“There are some topics in which you hope plays conquer correctly. Topics that include dark parts of history such as the holocaust sit at the top of that list. Luckily, Alix Sobler’s remarkable script and Theater J’s impressive production of Sheltered, honors the topic, the people, and the story.
“It is important stories like Sheltered that move audiences to their core. The importance of these stories lies in its ability to teach generations of folks that these events did happen and a play such as this one is even more important because it honors heroes like Evelyn and Leonard Kirsch. On another note, we are reminded: “Never Again.””
DC Metro Arts (John Stoltenberg)
“A gathering stormcloud looms over this exquisitely wrought play by Alix Sobler…in the fraught space between our knowing and the characters’ not knowing, Sheltered at Theater J engages the very moral fiber of our being.
“Sobler has brilliantly structured the play around two climactic persuasion scenes. One of them anchors Act One and the other anchors Act Two. Significantly, both of those scenes happen between women, with the men out of the room.
“This play hits so close to home this moment in America, it gives one chills. For we cannot know how darkling the sky could yet become.”
DC Metro Arts (Barbara MacKay)
Sobler’s gifts as a playwright allow her to suggest a very accurate portrait of Vienna in 1939, where the city had been under Hitler’s rule for twelve months and had been transformed from a world-famous, sophisticated city into a garish public relations center for Nazi rule. But Sobler’s greatest gift is for making her five characters credible in that setting.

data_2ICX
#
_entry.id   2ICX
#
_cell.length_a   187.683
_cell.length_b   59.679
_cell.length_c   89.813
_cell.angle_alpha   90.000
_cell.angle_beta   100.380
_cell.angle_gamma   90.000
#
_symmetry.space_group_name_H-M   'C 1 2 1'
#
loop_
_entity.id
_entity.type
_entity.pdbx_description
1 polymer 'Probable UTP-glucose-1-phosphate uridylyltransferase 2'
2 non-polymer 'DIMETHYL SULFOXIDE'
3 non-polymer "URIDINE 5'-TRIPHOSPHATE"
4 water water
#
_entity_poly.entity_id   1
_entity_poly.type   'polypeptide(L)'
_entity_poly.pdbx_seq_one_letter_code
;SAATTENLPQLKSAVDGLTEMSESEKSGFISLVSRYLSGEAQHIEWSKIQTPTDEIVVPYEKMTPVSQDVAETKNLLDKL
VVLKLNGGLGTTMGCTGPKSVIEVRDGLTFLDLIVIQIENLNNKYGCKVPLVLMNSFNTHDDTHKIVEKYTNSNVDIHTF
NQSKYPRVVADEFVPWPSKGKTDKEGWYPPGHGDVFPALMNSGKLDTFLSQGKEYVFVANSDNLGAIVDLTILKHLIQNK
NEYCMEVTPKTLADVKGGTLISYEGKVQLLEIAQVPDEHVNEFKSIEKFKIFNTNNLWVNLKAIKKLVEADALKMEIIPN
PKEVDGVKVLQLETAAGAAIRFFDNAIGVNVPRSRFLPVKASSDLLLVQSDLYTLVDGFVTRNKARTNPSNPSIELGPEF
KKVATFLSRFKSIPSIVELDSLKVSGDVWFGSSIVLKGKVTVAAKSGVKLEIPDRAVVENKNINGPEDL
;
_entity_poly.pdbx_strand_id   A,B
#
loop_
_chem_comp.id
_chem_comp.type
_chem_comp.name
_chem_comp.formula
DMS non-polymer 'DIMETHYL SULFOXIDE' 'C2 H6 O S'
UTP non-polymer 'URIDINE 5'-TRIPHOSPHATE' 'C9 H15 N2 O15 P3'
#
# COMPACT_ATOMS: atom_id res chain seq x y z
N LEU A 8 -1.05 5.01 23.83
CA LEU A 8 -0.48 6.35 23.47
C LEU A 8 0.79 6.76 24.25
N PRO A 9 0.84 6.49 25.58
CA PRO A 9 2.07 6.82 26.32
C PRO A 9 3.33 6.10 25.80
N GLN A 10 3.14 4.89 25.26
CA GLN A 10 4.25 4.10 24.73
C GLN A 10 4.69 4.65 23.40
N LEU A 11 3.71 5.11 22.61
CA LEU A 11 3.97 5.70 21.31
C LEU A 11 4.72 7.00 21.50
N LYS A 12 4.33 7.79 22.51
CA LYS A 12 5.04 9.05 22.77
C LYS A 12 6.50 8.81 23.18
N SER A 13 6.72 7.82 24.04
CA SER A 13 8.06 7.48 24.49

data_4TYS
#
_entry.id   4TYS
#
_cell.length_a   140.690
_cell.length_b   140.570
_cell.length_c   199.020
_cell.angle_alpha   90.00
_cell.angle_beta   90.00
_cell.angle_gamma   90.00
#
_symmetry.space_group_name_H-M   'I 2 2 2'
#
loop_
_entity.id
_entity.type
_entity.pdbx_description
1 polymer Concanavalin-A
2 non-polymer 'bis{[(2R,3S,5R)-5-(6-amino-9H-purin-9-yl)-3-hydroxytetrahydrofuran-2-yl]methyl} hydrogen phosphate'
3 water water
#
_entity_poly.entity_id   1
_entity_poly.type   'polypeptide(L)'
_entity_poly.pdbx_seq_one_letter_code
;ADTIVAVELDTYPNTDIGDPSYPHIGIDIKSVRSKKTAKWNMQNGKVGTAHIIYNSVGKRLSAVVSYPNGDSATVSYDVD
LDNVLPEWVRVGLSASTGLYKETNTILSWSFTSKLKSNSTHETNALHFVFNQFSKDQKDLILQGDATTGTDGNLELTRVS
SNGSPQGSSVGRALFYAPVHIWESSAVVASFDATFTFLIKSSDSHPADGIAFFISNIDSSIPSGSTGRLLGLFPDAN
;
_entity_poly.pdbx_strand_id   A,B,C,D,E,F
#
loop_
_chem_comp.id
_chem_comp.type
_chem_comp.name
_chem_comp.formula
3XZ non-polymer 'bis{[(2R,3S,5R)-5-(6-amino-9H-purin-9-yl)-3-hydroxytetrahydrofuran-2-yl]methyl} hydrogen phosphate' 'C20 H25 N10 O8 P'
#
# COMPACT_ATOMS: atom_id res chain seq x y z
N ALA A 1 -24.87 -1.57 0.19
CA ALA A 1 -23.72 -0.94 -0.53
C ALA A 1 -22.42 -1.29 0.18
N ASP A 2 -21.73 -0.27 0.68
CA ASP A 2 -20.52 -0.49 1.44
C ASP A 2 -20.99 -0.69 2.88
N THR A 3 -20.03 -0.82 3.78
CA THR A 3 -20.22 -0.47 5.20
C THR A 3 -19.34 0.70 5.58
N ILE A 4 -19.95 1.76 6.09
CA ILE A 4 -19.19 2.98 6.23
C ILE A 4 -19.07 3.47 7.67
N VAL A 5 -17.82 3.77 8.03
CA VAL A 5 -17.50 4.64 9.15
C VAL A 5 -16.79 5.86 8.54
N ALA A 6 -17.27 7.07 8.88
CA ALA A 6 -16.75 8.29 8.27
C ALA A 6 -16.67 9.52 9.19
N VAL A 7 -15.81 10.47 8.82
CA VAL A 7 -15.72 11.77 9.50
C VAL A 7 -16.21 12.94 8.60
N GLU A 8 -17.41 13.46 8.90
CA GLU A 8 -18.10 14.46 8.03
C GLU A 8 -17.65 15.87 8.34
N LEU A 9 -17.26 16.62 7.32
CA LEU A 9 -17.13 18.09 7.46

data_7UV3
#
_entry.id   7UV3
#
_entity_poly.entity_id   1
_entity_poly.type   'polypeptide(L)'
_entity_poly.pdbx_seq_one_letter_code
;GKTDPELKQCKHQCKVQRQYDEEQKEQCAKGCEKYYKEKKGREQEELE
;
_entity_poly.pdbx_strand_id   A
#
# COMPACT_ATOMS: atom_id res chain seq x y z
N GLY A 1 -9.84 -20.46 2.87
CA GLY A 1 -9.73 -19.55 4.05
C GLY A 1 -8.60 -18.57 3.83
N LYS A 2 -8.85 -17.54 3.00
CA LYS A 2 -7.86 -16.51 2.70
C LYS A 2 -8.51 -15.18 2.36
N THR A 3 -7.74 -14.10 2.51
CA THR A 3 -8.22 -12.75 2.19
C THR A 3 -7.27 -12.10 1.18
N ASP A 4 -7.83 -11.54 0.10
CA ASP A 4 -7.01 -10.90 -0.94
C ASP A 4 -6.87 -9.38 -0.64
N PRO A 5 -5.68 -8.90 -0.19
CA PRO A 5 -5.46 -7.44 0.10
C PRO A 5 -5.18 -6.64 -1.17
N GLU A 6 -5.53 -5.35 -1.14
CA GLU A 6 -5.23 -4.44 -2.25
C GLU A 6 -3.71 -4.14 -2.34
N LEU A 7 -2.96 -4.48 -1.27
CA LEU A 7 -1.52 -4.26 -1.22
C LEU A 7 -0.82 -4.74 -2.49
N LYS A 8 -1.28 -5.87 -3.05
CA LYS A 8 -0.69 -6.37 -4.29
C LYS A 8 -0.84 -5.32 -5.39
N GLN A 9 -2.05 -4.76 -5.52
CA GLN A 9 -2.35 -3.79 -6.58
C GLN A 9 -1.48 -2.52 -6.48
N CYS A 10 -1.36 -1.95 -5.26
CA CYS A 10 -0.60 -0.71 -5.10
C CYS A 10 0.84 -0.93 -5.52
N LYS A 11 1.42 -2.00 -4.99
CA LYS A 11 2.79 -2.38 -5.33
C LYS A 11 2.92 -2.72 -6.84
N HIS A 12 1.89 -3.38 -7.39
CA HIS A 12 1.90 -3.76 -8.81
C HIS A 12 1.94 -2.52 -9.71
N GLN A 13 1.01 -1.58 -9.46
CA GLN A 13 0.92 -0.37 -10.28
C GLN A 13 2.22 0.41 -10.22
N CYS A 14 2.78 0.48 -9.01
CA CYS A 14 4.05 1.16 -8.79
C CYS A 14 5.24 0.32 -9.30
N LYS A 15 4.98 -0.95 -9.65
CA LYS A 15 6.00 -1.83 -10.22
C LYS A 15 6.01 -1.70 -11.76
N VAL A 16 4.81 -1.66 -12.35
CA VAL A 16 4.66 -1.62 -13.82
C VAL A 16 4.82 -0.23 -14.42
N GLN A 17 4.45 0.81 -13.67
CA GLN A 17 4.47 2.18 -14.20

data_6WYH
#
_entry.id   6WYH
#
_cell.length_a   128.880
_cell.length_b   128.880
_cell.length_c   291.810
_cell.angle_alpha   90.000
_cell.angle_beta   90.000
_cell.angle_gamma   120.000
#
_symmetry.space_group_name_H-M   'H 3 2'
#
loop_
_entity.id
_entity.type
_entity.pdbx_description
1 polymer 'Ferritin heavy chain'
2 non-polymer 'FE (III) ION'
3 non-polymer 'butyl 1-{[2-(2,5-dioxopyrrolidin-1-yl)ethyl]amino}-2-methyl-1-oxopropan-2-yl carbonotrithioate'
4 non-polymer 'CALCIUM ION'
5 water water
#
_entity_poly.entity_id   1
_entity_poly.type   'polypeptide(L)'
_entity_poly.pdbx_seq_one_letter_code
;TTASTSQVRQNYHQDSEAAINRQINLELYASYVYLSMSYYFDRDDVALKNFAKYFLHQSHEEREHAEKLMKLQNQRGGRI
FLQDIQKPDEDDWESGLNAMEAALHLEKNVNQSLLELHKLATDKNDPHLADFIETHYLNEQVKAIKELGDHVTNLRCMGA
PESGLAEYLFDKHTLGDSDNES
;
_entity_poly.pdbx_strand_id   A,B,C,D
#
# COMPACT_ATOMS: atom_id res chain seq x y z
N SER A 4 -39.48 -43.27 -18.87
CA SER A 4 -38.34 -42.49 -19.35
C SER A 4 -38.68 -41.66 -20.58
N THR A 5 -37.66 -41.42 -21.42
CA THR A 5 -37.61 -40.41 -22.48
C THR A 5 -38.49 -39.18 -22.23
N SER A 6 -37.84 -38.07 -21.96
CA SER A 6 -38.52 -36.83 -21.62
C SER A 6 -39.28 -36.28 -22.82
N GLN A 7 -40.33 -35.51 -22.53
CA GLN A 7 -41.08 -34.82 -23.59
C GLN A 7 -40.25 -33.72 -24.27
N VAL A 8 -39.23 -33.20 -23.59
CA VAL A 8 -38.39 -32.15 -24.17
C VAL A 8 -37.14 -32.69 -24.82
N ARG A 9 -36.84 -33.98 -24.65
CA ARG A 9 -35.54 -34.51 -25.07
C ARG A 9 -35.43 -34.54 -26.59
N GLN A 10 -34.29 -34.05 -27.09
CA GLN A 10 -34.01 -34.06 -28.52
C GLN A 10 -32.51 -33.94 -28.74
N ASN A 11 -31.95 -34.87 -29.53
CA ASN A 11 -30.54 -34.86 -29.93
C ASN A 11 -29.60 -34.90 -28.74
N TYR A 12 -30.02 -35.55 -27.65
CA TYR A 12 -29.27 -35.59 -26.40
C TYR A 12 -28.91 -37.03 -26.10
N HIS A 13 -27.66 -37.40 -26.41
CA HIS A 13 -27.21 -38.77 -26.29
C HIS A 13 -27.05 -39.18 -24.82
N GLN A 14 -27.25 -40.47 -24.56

Sheltered is a marvelous story of hope and the importance of taking a moral stance in life. In the suspense that runs through the play, but particularly in Act Two, Sobler demonstrates her ability to use language as an instrument of friendship, negotiation, and resistance.
The fact that Sheltered is based on a true story only enhances its impact. In 1939, Gilbert and Eleanor Kraus went to Germany and brought back home to Philadelphia fifty children, most likely saving them from death. You don’t need to know that, but it’s comforting to realize that Sheltered is not just well-meaning fiction, or a well-made play. Something like it was also fact in 1939.”
“The play takes us on a journey that is substantial and, in key moments, very moving.
“The play’s concerns are all too resonant at a time of anti-immigrant sentiment, family separations and anti-Semitic hate crimes. “
Washington Post Preview article – Against a backdrop of Nazism, ‘Sheltered’ looks at the problem of good, not evil